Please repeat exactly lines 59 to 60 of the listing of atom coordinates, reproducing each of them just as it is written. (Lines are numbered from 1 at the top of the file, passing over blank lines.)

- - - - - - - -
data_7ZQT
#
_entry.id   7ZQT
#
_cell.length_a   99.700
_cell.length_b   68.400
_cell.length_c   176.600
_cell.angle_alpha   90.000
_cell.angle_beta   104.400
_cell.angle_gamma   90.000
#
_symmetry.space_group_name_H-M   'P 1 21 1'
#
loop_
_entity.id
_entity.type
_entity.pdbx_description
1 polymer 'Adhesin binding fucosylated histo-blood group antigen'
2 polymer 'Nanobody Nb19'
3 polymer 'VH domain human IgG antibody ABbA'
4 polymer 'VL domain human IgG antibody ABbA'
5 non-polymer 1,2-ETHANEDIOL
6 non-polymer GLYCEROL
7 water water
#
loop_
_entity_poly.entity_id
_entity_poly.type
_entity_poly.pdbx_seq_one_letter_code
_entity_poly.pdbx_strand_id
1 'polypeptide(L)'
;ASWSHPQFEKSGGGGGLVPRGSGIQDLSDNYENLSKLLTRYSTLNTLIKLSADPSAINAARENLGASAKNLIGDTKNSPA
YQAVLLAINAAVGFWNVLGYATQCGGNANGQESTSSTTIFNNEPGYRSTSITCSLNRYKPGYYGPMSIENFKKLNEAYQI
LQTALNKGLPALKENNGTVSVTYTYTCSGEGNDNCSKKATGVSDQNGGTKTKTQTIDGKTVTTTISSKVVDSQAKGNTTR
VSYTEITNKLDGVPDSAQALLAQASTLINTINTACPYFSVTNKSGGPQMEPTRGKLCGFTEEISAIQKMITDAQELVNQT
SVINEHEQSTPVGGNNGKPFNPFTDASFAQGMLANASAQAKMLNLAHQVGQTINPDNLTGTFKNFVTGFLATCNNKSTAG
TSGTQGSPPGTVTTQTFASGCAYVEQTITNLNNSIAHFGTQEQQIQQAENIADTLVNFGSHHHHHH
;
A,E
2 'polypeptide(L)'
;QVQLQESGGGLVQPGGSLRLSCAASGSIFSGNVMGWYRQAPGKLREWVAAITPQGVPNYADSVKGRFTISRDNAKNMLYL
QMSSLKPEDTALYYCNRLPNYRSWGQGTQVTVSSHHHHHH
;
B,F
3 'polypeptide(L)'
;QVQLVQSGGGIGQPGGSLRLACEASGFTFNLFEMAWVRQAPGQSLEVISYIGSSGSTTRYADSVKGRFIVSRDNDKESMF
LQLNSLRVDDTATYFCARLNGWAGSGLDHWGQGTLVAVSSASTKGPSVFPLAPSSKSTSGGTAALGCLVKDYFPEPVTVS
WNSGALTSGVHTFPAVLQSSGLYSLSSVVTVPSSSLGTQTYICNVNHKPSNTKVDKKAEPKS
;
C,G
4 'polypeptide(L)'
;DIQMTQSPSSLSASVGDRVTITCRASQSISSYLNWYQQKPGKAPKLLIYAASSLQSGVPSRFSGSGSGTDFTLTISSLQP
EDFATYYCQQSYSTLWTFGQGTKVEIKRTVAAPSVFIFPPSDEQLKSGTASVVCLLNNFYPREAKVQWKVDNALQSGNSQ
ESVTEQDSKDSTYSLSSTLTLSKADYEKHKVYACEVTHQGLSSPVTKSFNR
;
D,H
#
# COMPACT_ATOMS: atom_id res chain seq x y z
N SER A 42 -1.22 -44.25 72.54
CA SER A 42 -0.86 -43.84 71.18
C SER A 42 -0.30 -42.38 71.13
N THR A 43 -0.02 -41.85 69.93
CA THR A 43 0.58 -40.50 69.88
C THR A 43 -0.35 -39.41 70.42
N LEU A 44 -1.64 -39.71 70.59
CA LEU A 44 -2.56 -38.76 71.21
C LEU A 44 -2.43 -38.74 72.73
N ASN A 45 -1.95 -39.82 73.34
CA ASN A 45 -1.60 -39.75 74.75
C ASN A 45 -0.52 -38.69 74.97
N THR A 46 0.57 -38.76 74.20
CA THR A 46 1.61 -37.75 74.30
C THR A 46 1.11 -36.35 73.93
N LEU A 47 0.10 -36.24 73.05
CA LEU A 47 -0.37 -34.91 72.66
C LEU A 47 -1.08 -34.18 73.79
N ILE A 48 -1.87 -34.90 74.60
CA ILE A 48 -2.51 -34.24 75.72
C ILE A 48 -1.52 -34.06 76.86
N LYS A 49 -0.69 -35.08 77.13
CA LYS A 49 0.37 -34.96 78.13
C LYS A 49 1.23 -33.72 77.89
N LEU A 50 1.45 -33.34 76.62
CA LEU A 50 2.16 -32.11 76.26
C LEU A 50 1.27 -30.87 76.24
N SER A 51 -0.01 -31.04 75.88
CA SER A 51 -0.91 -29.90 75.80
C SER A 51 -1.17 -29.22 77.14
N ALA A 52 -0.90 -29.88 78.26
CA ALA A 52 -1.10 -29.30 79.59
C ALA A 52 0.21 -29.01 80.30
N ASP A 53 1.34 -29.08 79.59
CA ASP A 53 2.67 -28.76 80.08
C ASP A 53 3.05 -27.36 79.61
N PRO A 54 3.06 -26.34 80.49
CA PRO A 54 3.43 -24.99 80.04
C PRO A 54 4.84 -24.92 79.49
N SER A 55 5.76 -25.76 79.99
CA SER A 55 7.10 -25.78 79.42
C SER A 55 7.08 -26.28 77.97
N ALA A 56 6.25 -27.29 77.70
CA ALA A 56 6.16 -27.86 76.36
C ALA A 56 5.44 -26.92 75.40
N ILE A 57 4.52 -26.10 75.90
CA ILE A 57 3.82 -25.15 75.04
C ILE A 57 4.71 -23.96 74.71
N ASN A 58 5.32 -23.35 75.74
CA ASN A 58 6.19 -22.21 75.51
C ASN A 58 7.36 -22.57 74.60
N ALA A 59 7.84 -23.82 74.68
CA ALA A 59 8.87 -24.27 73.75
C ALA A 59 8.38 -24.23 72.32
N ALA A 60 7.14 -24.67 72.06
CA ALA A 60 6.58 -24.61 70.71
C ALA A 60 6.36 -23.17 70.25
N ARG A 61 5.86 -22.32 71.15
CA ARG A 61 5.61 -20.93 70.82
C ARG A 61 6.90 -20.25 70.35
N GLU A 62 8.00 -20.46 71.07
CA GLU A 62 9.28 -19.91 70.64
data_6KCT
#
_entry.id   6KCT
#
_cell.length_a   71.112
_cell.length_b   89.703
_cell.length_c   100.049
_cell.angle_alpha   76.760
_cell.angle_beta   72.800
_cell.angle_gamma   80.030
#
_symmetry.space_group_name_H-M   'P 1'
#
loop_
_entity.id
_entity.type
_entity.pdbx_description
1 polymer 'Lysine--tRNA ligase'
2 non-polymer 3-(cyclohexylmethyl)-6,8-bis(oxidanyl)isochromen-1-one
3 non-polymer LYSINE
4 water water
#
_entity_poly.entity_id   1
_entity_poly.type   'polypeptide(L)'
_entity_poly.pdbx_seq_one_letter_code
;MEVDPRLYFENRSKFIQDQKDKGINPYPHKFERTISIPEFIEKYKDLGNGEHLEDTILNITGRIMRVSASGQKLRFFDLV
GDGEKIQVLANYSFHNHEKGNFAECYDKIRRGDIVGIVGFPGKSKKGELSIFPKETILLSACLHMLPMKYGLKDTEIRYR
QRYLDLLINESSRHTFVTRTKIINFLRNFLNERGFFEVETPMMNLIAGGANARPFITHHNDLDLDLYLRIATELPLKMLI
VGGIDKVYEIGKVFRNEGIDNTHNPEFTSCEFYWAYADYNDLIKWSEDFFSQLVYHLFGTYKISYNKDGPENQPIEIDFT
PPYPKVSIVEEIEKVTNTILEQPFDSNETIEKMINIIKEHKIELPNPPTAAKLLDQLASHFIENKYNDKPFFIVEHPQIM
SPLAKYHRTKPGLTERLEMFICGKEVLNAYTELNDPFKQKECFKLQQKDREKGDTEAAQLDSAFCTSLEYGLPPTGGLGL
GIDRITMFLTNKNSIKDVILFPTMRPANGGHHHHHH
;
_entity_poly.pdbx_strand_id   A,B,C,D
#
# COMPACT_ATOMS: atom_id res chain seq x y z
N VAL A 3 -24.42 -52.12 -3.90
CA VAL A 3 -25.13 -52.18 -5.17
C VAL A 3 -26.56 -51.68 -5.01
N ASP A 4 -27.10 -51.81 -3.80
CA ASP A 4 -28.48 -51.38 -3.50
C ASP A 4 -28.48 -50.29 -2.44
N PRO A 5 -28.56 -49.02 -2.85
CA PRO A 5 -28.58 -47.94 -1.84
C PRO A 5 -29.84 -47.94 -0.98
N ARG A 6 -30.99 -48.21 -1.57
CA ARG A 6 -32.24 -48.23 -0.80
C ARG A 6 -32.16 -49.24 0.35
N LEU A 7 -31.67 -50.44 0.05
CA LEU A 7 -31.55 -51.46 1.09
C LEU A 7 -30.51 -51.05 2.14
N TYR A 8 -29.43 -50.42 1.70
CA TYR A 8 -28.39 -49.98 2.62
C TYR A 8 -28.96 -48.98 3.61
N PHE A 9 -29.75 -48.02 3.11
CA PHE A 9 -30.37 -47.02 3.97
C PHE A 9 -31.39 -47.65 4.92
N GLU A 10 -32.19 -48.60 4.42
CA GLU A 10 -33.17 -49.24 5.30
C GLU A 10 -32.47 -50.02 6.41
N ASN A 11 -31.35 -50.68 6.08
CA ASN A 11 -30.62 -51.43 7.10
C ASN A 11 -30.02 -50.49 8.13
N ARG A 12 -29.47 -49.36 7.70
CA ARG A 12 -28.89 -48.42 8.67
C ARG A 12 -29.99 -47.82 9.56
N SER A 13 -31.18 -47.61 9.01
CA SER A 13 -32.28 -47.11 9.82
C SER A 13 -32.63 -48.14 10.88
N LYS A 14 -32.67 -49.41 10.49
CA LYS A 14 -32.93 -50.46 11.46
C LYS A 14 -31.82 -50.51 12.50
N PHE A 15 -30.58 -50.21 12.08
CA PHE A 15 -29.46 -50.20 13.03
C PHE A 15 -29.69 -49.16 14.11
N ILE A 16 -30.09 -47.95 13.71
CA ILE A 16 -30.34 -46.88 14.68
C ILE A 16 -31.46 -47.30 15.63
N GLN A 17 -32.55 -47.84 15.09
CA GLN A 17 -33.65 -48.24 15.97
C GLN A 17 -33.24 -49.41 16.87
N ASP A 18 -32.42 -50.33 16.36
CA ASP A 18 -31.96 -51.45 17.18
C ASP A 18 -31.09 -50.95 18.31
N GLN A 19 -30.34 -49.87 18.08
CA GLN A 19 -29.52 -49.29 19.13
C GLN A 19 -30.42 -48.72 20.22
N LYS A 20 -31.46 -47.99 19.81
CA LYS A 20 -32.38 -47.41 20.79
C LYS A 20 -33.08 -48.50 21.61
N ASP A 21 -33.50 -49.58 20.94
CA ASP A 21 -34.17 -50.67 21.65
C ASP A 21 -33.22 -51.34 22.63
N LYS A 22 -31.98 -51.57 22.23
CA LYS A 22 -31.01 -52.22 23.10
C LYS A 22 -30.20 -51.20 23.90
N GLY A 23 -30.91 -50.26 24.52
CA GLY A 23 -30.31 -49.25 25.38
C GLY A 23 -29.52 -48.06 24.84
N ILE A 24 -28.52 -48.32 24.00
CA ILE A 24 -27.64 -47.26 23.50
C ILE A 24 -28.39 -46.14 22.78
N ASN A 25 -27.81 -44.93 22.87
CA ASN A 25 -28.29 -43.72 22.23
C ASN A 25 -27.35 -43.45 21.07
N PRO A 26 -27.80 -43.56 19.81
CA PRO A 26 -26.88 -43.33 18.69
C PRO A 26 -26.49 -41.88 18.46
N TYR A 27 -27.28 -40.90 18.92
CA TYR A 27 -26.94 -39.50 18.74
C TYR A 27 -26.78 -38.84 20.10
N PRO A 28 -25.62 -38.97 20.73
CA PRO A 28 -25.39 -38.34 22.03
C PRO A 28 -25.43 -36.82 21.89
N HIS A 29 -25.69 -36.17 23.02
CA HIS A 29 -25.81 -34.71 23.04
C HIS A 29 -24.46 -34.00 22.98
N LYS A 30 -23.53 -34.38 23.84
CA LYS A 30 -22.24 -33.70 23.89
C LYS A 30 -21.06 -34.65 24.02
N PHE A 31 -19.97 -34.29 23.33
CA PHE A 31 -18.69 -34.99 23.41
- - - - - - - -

N SER A 42 -1.22 -44.25 72.54
CA SER A 42 -0.86 -43.84 71.18